The Little Museum of Dublin on St Stephen’s Green is everything that’s good about Dublin in microcosm. It’s a scene of meticulously organised chaos. Like the city itself, it houses within its confines the relics of bygone eras. And just like Dublin, it oozes a sense of nascent creativity, of something exciting coming into being. The museum has done well since it opened in 2011, but its real success lies in capturing the city’s character; it contains a sense of “Dublinness” and cradles it without crushing it, like holding a butterfly gently in a loose fist.
And so I go to the museum to experience one of its “I Love Dublin” classes. The classes, funded by the Matheson Foundation, are free to school groups and involve a guided tour and a history of Dublin, delivered in an engaging and interactive way.
Although I’m a blow-in, I love Dublin. I’ll never be a Dubliner in the classic sense, but bashing around the city and experiencing its many faces is a perpetual hobby.
The moment I heard about the classes at the museum, I wanted to go, but there remained the impediment of my being a good 15 or so years too old. At a mere 5ft, I’m shorter than many primary school children, but the cynical expression is a giveaway of my true age. Wearing an ill-fitting school uniform seems a distasteful and impractical option, so I contact the museum and they are kind enough to let me be the “Dubliner” who answers the children’s questions about being their age back in days of yore.
No time for nonsense
The children I’ll be meeting are from St Thomas Senior National School in Jobstown. As I walk up the steps of the museum, I can already hear their trilling voices. You know the sound: high-pitched, loud with excitement, tinged with predation.
Children have no time for your nonsense. Not for your social awkwardness nor your lengthy explanations. Not for your quavering voice or your fear of their precocity. No, they will simply cast your voice from their ears and begin studiously examining the golden Monster Munch. Yes, the museum possesses a display of Monster Munch – the savoury snack – plated in gold. It is an artistic representation of the Celtic Tiger in all its fickle extravagance, and it will have you laughing at its acerbic accuracy if you go to see it.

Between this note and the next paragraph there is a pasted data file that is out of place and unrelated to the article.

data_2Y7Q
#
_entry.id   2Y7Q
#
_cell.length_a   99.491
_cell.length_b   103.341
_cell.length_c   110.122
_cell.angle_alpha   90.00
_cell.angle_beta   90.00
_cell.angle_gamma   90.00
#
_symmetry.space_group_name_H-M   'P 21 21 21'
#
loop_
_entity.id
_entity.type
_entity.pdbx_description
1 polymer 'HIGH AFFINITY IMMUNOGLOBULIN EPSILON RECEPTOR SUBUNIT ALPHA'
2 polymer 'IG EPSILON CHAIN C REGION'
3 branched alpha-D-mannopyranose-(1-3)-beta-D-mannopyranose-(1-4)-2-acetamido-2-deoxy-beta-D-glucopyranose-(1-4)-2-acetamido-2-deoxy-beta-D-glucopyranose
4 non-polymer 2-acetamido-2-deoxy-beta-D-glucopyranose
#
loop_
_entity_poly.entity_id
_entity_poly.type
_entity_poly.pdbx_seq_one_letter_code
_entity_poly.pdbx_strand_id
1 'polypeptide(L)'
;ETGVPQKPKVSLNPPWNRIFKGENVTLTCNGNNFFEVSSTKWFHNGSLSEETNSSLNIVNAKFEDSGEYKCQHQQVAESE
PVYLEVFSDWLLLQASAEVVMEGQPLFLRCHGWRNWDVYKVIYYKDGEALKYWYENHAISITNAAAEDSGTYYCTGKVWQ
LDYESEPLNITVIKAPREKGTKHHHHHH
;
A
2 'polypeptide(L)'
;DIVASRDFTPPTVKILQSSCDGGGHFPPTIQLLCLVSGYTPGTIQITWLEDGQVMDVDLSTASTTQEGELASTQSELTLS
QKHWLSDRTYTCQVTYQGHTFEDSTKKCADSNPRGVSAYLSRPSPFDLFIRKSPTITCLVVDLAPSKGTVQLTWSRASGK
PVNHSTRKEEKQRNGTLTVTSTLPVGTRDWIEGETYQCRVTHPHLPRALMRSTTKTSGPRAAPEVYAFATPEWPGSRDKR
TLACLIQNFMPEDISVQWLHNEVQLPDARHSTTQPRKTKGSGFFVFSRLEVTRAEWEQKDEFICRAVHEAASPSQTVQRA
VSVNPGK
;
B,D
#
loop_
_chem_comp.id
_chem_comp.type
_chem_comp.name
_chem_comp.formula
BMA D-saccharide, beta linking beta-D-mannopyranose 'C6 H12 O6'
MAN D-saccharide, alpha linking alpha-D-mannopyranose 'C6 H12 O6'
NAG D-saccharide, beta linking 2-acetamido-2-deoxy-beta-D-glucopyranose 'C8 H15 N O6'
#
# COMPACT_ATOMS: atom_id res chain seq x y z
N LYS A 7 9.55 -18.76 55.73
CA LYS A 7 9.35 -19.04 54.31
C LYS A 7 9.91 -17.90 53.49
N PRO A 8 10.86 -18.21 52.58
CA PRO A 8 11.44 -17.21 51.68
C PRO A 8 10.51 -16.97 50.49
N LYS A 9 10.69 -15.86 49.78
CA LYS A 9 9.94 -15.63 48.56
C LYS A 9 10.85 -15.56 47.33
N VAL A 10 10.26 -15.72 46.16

The tour is wonderful. The guide says that children usually mistake the portrait of Éamon de Valera for Hitler, asking what on earth “that fella” had to do with the 1916 Rising, so she tells them who he is before they can make that error.
On learning about the living conditions in 1913, and the likelihood that people would have had just one outfit to wear, one girl says that that “would be like wearing your school tracksuit all the time, which would be terrible. And you’d smell.”
Time for my interview
We go to the Green Room, also called the Treasury Room. Suddenly it is time for my interview. I’m nervous. This is different to any speaking I’ve done before, because these tiny people have neither the socially engendered false manners or the time to pretend to listen if they’re bored. They are very well-mannered and polite, but they are also busy doing children things, and hearing about my dull life isn’t terribly exciting for them.
After mistaking a 1950s television for a microwave, one boy seeks clarification of my statement that I was born in an era without internet. “But didn’t you have wifi?” he asks politely, as though I’m clinically confused and should be escorted out for my own wellbeing. “Well, no,” I reply.
These children are sophisticated. I imagine them in power suits, talking about “actioning” things and competing for internships at Google. They’re 10 and 11. At an age when I was trying to read Jane Austen and falling out of trees at every turn, they are asking how I lived without the internet. It is over as quickly as it began, and they trundle in the direction of the U2 room. “Who’s Boh-noh?” I hear a small voice ask as they retreat up the stairs.
The Yes Woman says yes to . . . loving Dublin . . . and No to . . . golden snacks